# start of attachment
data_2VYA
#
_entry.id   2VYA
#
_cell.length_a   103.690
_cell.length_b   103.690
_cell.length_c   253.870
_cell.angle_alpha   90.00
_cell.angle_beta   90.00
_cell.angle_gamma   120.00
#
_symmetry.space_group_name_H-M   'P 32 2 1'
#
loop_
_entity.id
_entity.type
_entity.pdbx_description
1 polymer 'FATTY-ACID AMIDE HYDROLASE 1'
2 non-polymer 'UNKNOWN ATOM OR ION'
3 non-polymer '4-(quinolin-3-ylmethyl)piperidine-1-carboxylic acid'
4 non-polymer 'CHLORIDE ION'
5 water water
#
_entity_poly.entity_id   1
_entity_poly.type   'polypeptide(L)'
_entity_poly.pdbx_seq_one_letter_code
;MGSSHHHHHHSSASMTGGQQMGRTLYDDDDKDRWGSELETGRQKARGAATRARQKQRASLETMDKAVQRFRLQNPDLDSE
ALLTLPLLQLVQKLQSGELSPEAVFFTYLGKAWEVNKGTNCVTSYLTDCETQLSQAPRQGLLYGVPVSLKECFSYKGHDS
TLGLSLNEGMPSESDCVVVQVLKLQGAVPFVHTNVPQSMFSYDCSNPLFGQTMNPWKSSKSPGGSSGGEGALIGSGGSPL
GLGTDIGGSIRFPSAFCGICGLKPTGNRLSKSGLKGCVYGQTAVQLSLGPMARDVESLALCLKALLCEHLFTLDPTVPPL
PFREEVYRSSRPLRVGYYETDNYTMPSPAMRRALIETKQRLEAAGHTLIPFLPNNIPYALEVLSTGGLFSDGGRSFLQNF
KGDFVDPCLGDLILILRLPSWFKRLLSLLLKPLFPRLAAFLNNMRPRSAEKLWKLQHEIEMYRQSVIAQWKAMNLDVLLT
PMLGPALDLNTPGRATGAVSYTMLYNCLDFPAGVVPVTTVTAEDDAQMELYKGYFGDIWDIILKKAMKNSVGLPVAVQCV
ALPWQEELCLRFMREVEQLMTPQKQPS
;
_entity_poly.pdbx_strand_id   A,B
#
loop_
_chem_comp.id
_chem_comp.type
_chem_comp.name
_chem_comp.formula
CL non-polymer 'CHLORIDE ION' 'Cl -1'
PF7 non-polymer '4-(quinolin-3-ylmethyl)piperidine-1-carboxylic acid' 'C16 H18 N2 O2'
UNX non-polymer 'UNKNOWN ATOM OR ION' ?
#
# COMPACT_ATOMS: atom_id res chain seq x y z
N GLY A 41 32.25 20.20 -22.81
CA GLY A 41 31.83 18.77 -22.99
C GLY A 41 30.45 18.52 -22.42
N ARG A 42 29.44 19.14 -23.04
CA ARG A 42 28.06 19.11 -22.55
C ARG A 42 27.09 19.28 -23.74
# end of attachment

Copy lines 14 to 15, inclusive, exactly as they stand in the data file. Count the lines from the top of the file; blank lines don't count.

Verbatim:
loop_
_entity.id